Introducing EB-5 Projects to Students
Perhaps the best place to begin is by explaining the nature of the EB-5 program to the student. It is likely that he or she is not even aware of the program. Even if he is aware, he may have only a superficial knowledge.
Begin by providing a broad overview of the program and its benefits to Chinese investors at large. This should give the student a sense of security that your project is legitimate, when you do disclose the details of it. In addition, this can give you a more immediate sense of whether or not he is interested in the EB-5 concept at all. Being direct in this preliminary discussion will lay the foundation for success in the more specific project conversations to come. Be careful not to use what I call the “Amway approach” of “Would you be interested in a business opportunity?” without identifying the opportunity. You cannot afford to appear like a guy in a trench coat on the street asking “Do you want to buy a watch?” In other words, be direct and show them the big picture first.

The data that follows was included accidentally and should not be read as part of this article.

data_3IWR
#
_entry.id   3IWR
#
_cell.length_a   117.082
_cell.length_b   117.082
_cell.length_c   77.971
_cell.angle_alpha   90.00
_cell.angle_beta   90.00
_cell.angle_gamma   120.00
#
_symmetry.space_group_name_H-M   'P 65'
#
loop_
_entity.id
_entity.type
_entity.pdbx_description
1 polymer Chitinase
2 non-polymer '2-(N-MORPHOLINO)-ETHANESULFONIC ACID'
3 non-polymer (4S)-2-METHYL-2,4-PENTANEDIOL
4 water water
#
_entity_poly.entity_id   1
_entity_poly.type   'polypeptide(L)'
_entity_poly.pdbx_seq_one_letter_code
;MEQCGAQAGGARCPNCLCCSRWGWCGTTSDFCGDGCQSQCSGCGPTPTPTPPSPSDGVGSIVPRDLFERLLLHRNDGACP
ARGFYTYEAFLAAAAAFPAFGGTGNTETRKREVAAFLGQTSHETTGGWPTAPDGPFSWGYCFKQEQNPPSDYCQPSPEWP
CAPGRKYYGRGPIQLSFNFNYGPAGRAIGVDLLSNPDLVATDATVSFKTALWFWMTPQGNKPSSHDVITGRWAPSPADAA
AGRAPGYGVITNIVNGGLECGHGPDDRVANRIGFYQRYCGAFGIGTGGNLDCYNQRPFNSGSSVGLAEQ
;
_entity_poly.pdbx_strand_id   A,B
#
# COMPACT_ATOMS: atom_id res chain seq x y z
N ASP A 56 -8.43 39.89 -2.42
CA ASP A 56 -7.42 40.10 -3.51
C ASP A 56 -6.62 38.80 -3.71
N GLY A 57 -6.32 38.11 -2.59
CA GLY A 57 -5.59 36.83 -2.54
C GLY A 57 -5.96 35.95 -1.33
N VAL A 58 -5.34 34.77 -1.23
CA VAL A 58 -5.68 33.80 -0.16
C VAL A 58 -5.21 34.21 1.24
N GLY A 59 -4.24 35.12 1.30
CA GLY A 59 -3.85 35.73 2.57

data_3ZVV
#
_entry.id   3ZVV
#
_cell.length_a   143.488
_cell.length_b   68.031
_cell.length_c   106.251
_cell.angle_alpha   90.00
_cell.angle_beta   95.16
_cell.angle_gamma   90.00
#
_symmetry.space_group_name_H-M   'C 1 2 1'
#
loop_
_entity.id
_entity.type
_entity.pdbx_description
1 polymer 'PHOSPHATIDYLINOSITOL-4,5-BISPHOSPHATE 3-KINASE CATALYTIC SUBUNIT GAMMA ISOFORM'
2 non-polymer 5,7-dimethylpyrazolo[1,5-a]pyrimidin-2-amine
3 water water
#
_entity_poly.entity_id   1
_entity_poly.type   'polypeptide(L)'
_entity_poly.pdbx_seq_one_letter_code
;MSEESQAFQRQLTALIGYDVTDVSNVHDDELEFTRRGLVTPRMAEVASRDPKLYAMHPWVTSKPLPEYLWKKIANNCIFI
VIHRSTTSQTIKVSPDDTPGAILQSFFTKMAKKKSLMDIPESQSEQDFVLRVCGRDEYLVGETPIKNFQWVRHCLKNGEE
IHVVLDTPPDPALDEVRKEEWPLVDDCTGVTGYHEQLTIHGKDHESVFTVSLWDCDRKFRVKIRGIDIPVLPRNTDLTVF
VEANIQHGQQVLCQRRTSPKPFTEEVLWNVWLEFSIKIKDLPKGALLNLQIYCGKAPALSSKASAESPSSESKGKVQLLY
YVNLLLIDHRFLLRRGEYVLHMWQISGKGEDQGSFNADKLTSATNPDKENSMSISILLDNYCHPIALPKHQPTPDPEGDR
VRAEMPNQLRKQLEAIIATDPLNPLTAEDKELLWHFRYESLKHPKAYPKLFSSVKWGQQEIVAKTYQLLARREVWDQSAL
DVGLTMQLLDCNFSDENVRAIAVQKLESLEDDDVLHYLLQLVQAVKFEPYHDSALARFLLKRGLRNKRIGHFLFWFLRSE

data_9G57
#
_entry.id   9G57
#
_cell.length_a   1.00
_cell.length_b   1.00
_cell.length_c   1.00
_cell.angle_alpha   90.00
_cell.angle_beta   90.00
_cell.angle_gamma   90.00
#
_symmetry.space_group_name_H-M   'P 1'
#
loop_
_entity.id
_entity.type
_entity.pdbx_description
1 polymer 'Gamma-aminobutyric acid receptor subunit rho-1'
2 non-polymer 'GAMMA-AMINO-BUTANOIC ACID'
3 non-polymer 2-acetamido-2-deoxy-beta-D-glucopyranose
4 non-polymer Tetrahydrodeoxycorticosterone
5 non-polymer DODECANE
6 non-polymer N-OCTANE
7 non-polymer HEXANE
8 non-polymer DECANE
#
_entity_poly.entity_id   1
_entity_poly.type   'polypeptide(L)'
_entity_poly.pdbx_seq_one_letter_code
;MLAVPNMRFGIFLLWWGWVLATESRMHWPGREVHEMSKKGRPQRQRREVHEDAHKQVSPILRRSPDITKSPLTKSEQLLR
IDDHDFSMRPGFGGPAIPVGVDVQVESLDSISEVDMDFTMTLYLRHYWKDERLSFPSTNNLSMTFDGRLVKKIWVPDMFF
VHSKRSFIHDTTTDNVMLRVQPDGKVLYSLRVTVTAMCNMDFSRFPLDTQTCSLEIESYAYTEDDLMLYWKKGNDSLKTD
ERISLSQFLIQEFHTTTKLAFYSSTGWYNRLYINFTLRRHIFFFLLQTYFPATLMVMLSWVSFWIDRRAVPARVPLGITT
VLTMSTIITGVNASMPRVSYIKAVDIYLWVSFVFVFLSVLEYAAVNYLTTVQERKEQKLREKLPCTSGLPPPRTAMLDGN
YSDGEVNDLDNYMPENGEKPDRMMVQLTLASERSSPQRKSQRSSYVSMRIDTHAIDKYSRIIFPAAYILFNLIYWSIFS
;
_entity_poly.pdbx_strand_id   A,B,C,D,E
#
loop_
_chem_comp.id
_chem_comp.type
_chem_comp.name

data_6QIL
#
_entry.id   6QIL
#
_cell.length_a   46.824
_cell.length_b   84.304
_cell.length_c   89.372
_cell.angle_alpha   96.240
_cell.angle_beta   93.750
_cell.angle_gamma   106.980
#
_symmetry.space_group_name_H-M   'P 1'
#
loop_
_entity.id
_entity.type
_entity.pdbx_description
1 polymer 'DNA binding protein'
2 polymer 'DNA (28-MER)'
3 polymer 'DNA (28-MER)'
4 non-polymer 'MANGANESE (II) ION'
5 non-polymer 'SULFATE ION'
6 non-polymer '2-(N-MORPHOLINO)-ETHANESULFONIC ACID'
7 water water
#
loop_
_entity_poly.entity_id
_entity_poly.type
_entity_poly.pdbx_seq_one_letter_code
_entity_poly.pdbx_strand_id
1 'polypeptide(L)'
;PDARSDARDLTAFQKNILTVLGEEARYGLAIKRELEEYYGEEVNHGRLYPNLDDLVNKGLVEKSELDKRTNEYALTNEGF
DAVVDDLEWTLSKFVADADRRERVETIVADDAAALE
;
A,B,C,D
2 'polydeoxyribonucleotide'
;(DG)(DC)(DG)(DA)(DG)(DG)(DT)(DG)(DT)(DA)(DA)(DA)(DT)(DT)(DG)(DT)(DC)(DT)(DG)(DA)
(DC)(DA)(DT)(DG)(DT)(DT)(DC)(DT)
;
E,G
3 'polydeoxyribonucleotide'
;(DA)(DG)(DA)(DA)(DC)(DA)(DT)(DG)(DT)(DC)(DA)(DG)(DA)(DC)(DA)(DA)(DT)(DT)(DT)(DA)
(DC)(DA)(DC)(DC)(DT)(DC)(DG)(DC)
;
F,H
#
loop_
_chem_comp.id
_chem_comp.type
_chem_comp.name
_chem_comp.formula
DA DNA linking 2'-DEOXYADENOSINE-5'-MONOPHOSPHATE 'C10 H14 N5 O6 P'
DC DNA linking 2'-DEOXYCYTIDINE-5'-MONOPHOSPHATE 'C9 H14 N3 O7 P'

Let’s suppose that the student is already aware of the EB-5 program. If that is true, he or she may also be aware of the scandals surrounding the proposed Chicago Convention Center project or the fraudulent GreenTech Automotive project. The fact that these exist, or that the student either knows about them or will learn about them in his or his family’s research, increases the weight of your burden of proof. You don’t need to bring them up, but you do need to be prepared to discuss them intelligently, if necessary. As far as your own EB-5 project is concerned, once you have explained what the project is, we recommend, before getting into specific project details, you take time to explain the industry in which the project will operate, how that industry works in the U.S., how your business model serves that industry, and what will make it compelling enough to not only satisfy EB-5 requirements, but to continue to flourish once established.